Teaching Your Preschooler Table Manners

Teaching children table manners is a gradual process, and one of the best ways to begin doing so is by discussing the importance of good behavior during mealtimes with your preschooler, encouraging them to think of themselves as polite and enforcing good behavior until it becomes a habit. Here are a few ways on how you can do this:

Consider your preschooler’s attention span.

Young children tend to have short attention spans and will become restless in situations that require sitting quietly for an extended period of time. It’s a good policy to make sure that your child is the last to be seated at the table to prevent them from getting bored too soon. Also, keep in mind that youngsters won’t be able to sit through an entire adult meal, so once your preschooler is done eating, allow them to leave the table, but make sure they excuse themselves first.

Set a proper table.

By setting out placemats, you’ll effectively define the boundaries within which utensils should remain and establish where everything should go. This will help teach your preschooler where their cup, plate and cutlery should go, and you’ll be able to limit spills and messes resulting from items being placed too close to the edge or in the way of other people at the table.

Start simple.

While your preschooler might not be ready to tackle the finer details of table manners, you can start with the basics, such as hand washing before and after mealtimes, not bringing toys to the table, not throwing or spitting out food, not banging utensils, not yelling or running around the room while others are still at the table, saying “Please” and “Thank you”, asking to be excused once done eating, and helping clear the table. 

Older preschoolers can handle learning to use napkins, chew with their mouths closed, wait for everyone to be seated and served before starting to eat, refrain from making impolite comments about foods they dislike and making positive comments on foods they like instead, drink without making slurping noises, and nicely join in discussions.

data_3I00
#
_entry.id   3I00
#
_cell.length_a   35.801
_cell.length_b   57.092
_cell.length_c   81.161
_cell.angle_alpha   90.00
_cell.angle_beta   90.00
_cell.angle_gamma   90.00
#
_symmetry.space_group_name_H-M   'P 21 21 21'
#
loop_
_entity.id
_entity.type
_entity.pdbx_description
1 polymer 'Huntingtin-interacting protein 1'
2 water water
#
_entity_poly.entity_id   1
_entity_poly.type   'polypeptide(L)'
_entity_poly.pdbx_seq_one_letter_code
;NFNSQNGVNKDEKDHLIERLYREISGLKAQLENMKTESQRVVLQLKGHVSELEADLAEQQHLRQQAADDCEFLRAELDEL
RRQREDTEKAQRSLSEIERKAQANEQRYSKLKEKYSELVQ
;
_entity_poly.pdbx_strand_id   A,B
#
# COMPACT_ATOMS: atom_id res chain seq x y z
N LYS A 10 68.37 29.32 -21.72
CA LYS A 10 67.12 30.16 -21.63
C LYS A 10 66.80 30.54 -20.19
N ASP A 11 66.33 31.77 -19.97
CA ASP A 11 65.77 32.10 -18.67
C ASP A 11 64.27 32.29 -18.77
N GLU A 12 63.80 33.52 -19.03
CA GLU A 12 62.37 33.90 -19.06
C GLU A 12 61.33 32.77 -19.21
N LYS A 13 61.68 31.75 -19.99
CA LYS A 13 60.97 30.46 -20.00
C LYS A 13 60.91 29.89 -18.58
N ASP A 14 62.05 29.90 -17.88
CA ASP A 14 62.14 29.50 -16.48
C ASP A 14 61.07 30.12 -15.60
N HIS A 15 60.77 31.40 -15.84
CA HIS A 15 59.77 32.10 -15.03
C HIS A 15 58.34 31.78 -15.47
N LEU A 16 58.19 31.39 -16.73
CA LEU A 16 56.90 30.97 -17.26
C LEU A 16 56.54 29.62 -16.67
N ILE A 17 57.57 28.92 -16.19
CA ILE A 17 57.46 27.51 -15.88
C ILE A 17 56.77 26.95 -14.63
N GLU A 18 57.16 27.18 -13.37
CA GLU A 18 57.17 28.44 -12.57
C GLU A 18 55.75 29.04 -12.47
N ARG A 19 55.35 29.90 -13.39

Gradually introduce proper use of utensils.

3-year-olds will have their hands full just keeping a hold of their spoon, so putting too much emphasis on how they use it might be too much too soon. As they grow older, your preschooler can be taught when certain utensils should be used and how they should be held.

Remember to enforce good behavior.

Mealtimes are perfect for introducing and encouraging the use of polite words and phrases such as “Please” and “Thank you.” Get the entire family involved and show your child how polite adults behave, and make sure you do this at every mealtime. Older preschoolers can be taught that standing in their chair, talking with their mouths full, and placing their elbows on the table is not allowed. This is also a good time to teach your child the polite way of expressing their food dislikes and how to decline certain foods by saying “No, thank you."

Don’t be overcritical.

Keep the learning process fun by gently guiding your preschooler rather than telling them off for mishaps, oversights and forgetfulness. Praise good manners - without overdoing it - when it counts and try to keep mealtimes a warm and friendly family affair. Your child should want to remain at the table and learn, not be afraid of making mistakes and avoiding mealtime interaction.